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David Addison
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How to automate error reporting in aspnet using health monitoring

03/25/2010
How to automate error reporting in aspnet using health monitoring

Tired of writing and maintaining your own error reporting?  ASP.NET Health Monitoring makes receiving, organizing and responding to error reports fun again.  The basics are that Microsoft has provided custom database structure for automatically logging your error reports to your Sql Server database.  In fact it is so easy to setup that you can be up and running in 15 minutes, provided that you already have a database setup.  Here are the basic steps we will cover:

  • Create the database structure.
  • <!--[endif]-->Configure web.config to log exceptions to the database.
  • <!--[endif]-->Optionally add code to web.config to send email reports.

The third step is optional, however as a failsafe it is a good idea to configure your server to also send exception reports via email in case the connection to your database server is lost.

Step 1 – Create the database structure.

This first step assumes that you are connected to your database server, and that the user account you used to connect with has permissions to access Sql Server using Windows Authentication.

Open a command prompt and navigate to:

%windir%/Microsoft.net/framework/v2.0.50727/

You will be using asp_regsql.exe to create your database structure.  Asp_regsql.exe also has many other options.  You should run this command to get a full list of command line switches:

Aspnet_regsql  /?

Next to create the database structure you will want to execute this command, replacing {database} with the name of your database:

Aspnet_regsql –S ./MSSQLSERVER –E –A w –d {database}

 

Step 2 – Configure web.config to log exceptions  to the database.

If you do not have a connection string for the database user that will be recording web events, you should add one.  The user will also need to be granted permission to execute the aspnet_WebEvent_LogEvent stored procedure.  Replace {ConnectionStringName} with the name of your connection string.

Below is the code that you will add to your web.config.  You will see that there are three main areas:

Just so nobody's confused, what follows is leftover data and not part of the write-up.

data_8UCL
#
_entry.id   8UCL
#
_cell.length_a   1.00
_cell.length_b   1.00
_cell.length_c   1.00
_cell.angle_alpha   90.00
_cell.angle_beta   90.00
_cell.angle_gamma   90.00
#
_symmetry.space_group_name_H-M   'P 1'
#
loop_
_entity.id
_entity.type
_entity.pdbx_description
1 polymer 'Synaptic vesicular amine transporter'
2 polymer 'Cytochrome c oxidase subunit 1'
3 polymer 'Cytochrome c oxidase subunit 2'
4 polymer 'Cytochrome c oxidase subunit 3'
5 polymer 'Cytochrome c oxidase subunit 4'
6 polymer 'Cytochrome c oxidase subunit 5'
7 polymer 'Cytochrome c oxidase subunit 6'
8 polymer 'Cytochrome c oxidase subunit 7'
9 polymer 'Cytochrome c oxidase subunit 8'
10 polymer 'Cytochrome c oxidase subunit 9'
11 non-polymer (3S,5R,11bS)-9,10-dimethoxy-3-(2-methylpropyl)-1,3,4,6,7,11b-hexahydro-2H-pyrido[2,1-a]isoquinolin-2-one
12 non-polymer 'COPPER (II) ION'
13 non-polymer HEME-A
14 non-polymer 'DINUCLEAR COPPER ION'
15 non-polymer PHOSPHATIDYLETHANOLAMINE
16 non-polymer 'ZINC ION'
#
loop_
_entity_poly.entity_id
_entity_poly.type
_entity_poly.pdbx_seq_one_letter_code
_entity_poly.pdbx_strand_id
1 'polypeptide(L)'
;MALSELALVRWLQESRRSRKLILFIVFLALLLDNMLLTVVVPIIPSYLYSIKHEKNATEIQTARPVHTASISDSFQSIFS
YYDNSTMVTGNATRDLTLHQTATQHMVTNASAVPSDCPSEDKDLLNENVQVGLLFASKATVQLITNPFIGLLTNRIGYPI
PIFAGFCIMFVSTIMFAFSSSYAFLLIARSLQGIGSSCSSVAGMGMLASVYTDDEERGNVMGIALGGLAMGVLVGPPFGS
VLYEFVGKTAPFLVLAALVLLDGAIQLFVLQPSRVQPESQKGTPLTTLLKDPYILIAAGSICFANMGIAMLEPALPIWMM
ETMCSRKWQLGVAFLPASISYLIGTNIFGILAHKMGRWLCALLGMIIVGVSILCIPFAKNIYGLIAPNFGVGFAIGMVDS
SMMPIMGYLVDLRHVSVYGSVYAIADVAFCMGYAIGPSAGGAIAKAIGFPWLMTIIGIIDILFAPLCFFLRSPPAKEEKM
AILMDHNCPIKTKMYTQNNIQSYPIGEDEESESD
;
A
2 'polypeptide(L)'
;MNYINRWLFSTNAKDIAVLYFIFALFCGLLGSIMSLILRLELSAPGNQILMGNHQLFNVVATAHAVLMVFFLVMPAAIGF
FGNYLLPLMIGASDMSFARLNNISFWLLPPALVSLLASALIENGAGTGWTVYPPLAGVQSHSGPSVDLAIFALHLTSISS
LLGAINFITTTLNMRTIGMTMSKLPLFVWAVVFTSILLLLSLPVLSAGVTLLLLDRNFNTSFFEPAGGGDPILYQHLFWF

• <!--[endif]-->eventMappings – which events to log
  • <!--[endif]-->providers – distribution sources for exception reports (eg sql server or email)
  • <!--[endif]-->rules – how the event mappings relate to the providers

 

<healthMonitoring enabled="true">

        <eventMappings>

          <clear />

          <!-- Log ALL error events -->

          <add name="All Errors" type="System.Web.Management.WebBaseErrorEvent"

               startEventCode="0" endEventCode="2147483647" />

          <!-- Log application startup/shutdown events -->

          <add name="Application Events" type="System.Web.Management.WebApplicationLifetimeEvent"

               startEventCode="0" endEventCode="2147483647"/>

        </eventMappings>

        <providers>

          <clear />

          <!-- Provide any customized SqlWebEventProvider information here (such as a different connection string name value -->

          <add connectionStringName="{ConnectionStringName}" maxEventDetailsLength="1073741823"

                   buffer="false" name="SqlWebEventProvider"

                   type="System.Web.Management.SqlWebEventProvider" />

        </providers>

        <rules>

          <clear />

          <add name="All Errors Default" eventName="All Errors" provider="SqlWebEventProvider"

                   profile="Default" minInstances="1" maxLimit="Infinite" minInterval="00:00:00" />

          <add name="Application Events Default" eventName="Application Events"

             provider="SqlWebEventProvider" profile="Default" minInstances="1"

             maxLimit="Infinite" minInterval="00:00:00" />

        </rules>

      </healthMonitoring>

 

Step 3 – Optionally add code to web.config to send email reports.

Now that you are logging exceptions to the database hopefully you can feel the power!  ASP.NET works its magic and gives you detailed information regarding every exception.  But just in case your database server goes down, let’s setup email notification.  This assumes that you have an email server with a user account created for routing email.

Add this block to the healthMonitoring providers section, replace {from} and {to}:

        <add type="System.Web.Management.SimpleMailWebEventProvider"

            name="EmailWebEventProvider" buffer="false"

            from="{from}" to="{to}"

            subjectPrefix="Website Error: "

Add this to the rules section:

        <add name="All Errors To E-Mail" eventName="All Errors" provider="EmailWebEventProvider"

                 profile="Default" minInstances="1" maxLimit="Infinite" minInterval="00:00:00" />

And if your application is not already setup to send email, add this to system.net in web.config:

  <mailSettings>

    <smtp>

      <network

           host="{host}"

           port="25"

           userName="{username}"

           password="{password}" />”

    </smtp>

  </mailSettings>

You should now be receiving email reports regarding exceptions on your website!  For fine tuning and further information please see the Microsoft patterns & practices article titled: How To: Use Health Monitoring in ASP.NET 2.0 .

 

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